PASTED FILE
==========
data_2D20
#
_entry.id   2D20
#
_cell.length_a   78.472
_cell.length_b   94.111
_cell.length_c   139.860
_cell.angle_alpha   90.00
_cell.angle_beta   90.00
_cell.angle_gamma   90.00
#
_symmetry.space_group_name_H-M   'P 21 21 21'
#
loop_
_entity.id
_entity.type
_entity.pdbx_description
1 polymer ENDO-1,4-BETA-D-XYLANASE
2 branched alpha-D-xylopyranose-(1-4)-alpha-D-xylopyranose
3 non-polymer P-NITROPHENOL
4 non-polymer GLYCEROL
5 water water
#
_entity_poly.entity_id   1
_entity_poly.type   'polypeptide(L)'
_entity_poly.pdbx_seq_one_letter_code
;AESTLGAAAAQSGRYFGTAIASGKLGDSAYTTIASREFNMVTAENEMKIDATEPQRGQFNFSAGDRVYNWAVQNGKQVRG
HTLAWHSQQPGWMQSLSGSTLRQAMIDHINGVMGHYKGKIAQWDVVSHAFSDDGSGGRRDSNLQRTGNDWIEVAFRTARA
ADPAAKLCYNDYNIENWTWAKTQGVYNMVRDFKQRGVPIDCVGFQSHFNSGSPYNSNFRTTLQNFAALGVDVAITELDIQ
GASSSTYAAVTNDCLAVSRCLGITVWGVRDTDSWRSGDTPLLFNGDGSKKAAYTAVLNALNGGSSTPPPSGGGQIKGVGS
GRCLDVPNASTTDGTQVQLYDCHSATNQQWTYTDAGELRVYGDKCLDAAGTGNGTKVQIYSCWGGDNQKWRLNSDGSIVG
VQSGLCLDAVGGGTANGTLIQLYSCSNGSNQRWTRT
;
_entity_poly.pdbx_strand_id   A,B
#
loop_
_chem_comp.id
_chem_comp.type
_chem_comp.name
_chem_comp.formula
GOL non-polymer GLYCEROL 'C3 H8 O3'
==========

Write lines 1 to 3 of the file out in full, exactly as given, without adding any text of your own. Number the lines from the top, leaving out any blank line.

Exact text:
data_2D20
#
_entry.id   2D20